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Andy Clark

New toy for VTA diagnosis

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Im going to sheepishly ask how its used for pruning recommendations? is it to do with branch angle?

 

 

Yes Ben, in two aspects (sort of).........

 

If you look at the pic - the right hand one of the two triangle shaped cut outs in the middle, is basically a protractor. Set at 25 degree angle.

 

This is the "sort of" nominal angle between a fork for determining the likelihood of an included union - anything less than 25 deg. is likely to become (if not already) included (BAD), anything greater than 25 deg. shouldn't become included (good).

 

The other is the overall shape of the tool itself - that kind of sectioned pyramidial shape.

 

This is "sort of" the nominal crown shape of a tree.

 

Before the buffs start ripping that description to pieces, I'm gonna emphasise now the amount of "sort of"'s that I threw in there.

 

As a lot of folk who know me will know, one of my fave sayings is "there are no straight lines in nature", and I know VERY well that it's not THAT simple to just determine all trees are the same and act/re-act the same etc.

 

You have to take into account Ben, the differences between .species, growth habit etc, and remember that the tool is just no more than exactly that.... A tool.

 

It's only as good as the bod using it.

 

Sent from my BlackBerry 9700 using Tapatalk

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Yes Ben, in two aspects (sort of).........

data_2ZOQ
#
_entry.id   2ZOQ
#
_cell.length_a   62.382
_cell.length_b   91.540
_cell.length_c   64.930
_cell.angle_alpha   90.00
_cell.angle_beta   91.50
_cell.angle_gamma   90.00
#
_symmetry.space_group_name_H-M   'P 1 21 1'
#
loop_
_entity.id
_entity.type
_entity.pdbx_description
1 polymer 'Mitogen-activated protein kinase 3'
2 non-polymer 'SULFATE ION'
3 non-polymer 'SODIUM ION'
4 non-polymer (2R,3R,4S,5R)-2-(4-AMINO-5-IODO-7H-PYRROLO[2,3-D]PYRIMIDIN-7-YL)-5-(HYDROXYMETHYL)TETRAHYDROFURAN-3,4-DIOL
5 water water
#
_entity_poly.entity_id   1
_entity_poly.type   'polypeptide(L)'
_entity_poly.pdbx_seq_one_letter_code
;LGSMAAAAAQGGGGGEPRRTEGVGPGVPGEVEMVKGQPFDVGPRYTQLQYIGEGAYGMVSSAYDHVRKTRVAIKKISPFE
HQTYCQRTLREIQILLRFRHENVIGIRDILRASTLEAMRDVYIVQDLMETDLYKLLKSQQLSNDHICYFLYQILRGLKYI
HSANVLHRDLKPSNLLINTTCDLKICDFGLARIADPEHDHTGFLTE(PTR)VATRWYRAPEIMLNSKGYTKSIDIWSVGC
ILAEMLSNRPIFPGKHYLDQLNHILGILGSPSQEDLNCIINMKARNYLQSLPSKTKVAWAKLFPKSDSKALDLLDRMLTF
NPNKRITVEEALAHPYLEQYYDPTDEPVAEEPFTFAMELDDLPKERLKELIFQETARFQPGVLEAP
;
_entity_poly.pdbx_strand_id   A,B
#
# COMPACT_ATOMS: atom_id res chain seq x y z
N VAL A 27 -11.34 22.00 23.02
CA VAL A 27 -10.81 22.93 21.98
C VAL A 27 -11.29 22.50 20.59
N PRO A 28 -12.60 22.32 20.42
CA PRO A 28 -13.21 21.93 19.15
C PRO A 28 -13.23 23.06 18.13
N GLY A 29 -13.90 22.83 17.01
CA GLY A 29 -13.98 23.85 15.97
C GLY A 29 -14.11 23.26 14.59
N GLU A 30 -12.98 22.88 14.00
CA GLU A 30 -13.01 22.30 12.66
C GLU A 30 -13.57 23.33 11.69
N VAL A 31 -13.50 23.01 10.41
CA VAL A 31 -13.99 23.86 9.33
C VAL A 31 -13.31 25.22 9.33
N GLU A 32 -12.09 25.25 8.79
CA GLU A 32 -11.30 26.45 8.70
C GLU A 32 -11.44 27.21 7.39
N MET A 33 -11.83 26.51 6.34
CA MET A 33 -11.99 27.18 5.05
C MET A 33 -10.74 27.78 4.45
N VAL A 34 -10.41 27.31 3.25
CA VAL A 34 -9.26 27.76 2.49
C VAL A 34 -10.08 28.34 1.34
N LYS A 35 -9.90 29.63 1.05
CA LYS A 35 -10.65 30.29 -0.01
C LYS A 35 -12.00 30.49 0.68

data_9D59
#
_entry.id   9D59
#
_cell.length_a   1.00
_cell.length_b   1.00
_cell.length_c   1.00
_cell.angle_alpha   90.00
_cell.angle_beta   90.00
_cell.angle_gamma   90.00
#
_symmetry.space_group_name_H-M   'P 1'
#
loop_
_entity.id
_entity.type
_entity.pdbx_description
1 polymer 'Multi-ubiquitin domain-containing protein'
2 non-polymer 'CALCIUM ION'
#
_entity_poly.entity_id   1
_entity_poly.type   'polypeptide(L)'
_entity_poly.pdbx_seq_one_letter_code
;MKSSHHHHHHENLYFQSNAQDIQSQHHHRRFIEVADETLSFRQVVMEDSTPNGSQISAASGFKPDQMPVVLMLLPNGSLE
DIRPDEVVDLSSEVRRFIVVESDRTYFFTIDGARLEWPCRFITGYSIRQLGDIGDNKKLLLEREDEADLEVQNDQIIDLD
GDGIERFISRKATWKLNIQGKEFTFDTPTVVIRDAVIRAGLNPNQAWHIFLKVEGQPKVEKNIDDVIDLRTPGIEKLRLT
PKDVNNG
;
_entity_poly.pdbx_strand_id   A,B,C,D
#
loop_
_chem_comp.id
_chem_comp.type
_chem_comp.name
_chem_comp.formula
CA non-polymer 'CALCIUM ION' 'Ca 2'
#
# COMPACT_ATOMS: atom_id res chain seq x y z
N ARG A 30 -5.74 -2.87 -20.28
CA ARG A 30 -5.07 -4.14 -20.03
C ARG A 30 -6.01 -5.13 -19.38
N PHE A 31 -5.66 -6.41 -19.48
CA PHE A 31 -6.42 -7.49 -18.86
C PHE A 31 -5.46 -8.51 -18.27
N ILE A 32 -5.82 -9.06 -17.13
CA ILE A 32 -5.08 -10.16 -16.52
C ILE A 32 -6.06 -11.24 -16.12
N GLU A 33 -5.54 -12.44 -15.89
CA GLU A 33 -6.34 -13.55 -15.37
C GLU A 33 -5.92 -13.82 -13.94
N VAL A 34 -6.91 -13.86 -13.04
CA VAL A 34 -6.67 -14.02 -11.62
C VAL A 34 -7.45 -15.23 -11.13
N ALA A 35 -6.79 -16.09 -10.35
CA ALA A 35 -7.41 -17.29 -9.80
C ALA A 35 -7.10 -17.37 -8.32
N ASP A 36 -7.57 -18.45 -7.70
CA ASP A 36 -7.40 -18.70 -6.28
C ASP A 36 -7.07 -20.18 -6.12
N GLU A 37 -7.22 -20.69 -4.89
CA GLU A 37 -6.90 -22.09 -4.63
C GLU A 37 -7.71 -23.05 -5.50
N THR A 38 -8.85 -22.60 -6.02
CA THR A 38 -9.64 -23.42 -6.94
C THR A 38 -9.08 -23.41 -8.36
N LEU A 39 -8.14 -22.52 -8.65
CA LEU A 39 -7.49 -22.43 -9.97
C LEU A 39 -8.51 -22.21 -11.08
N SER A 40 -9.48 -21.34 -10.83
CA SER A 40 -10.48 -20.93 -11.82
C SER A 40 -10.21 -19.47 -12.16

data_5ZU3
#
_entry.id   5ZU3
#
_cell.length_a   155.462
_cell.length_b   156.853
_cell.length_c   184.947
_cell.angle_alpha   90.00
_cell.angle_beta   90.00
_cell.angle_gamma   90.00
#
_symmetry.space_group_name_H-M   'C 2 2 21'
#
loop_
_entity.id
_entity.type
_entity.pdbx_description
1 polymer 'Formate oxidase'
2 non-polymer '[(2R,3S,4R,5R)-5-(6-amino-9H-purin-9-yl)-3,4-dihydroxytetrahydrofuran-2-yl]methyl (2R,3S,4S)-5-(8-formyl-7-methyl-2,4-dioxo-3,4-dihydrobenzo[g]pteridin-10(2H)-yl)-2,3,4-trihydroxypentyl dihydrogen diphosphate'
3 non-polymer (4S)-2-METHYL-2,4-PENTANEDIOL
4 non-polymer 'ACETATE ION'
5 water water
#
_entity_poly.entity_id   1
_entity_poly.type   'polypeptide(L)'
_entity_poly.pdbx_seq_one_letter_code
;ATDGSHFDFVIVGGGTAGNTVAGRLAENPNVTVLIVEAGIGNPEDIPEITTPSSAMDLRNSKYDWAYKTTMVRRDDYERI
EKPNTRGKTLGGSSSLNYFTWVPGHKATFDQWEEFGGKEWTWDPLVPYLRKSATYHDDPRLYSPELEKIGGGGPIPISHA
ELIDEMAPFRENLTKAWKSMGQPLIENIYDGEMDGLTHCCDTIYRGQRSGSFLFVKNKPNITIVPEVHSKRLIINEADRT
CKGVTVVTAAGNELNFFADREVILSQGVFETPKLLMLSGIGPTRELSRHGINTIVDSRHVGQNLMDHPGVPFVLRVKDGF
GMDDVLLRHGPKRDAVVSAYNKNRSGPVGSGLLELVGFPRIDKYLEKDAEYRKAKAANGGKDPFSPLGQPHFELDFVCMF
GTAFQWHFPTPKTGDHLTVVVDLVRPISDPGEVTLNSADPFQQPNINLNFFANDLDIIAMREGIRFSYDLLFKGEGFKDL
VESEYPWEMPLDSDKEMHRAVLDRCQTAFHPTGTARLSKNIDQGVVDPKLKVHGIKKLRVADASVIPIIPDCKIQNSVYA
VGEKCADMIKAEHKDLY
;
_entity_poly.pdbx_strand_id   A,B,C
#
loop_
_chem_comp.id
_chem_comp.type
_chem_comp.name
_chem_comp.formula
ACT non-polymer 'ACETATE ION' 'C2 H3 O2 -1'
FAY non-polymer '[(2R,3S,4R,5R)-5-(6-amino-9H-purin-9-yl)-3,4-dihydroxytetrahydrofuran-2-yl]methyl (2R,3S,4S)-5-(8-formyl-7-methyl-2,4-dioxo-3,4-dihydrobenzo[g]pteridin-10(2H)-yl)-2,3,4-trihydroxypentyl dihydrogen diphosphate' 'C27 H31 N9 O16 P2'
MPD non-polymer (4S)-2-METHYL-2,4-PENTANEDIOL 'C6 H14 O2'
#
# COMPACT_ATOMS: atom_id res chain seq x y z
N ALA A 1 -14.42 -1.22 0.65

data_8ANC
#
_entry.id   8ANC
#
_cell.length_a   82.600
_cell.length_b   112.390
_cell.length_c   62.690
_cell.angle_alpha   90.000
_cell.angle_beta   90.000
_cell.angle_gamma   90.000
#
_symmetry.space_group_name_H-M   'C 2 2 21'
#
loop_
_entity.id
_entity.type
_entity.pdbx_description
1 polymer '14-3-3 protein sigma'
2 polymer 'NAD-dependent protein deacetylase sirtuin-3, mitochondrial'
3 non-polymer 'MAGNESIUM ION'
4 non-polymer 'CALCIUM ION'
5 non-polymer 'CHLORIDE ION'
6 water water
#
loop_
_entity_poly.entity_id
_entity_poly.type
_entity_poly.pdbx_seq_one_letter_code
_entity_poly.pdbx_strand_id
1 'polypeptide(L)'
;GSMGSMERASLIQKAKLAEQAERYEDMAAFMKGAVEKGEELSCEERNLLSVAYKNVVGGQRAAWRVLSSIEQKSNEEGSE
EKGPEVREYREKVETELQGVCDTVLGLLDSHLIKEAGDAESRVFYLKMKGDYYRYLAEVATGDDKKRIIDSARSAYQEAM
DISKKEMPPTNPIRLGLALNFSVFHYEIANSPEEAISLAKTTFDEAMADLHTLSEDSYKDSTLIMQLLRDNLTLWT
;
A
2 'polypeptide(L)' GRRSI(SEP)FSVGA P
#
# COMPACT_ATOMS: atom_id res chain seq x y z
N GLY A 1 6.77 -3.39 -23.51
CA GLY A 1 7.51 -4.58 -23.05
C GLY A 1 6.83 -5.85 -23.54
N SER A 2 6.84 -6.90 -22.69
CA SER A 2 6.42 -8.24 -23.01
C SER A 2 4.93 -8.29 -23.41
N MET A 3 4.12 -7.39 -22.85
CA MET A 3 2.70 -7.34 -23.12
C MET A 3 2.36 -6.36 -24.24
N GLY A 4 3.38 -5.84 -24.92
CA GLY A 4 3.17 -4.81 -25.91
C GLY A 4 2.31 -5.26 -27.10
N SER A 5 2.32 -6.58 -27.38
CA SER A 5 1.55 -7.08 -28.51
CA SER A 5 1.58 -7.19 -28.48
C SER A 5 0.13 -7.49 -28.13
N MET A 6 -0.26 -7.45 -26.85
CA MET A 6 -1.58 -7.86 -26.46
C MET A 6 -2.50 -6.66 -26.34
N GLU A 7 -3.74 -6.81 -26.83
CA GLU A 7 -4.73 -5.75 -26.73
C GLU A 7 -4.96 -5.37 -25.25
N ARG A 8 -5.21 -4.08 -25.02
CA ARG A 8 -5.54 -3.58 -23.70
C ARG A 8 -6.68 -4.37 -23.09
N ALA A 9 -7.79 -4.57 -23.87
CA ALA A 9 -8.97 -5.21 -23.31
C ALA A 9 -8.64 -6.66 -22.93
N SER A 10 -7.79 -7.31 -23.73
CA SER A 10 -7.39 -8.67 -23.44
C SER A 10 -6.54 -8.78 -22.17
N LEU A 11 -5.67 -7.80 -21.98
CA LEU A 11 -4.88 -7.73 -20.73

If you look at the pic - the right hand one of the two triangle shaped cut outs in the middle, is basically a protractor. Set at 25 degree angle.

 

This is the "sort of" nominal angle between a fork for determining the likelihood of an included union - anything less than 25 deg. is likely to become (if not already) included (BAD), anything greater than 25 deg. shouldn't become included (good).

 

The other is the overall shape of the tool itself - that kind of sectioned pyramidial shape.

 

This is "sort of" the nominal crown shape of a tree.

 

Before the buffs start ripping that description to pieces, I'm gonna emphasise now the amount of "sort of"'s that I threw in there.

As a lot of folk who know me will know, one of my fave sayings is "there are no straight lines in nature", and I know VERY well that it's not THAT simple to just determine all trees are the same and act/re-act the same etc.

 

You have to take into account Ben, the differences between .species, growth habit etc, and remember that the tool is just no more than exactly that.... A tool.

 

It's only as good as the bod using it.

 

Sent from my BlackBerry 9700 using Tapatalk

 

Sort of, How longs a piece of string? :lol::lol::thumbup:

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I will let the leg end him self explain:thumbup:

 

[ame=http://m.youtube.com/watch?v=mJf8jRS8HPg]The Pebble Template, A Multifunctional Device for Tree Care and Diagnosis - YouTube[/ame]

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I will let the leg end him self explain:thumbup:

 

 

 

[ame=http://m.youtube.com/watch?v=mJf8jRS8HPg]The Pebble Template, A Multifunctional Device for Tree Care and Diagnosis - YouTube[/ame]

 

 

Awesome find!

 

Love that his hair-cut complies with natures design rules.

 

E00E.png

 

 

 

Sent from my BlackBerry 9700 using Tapatalk

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Vid was a good watch and the tool looks useful.

 

There's a thread here:

 

http://arbtalk.co.uk/forum/tree-health-care/92034-assessing-structural-condition-beech-2.html

 

Where post 11 has a link to a power point presentation (Slide 7) which (it I'm reading it right) appears to challenge the thinking for what might be considered a safe / unsafe union. Or am I reading it wrong??

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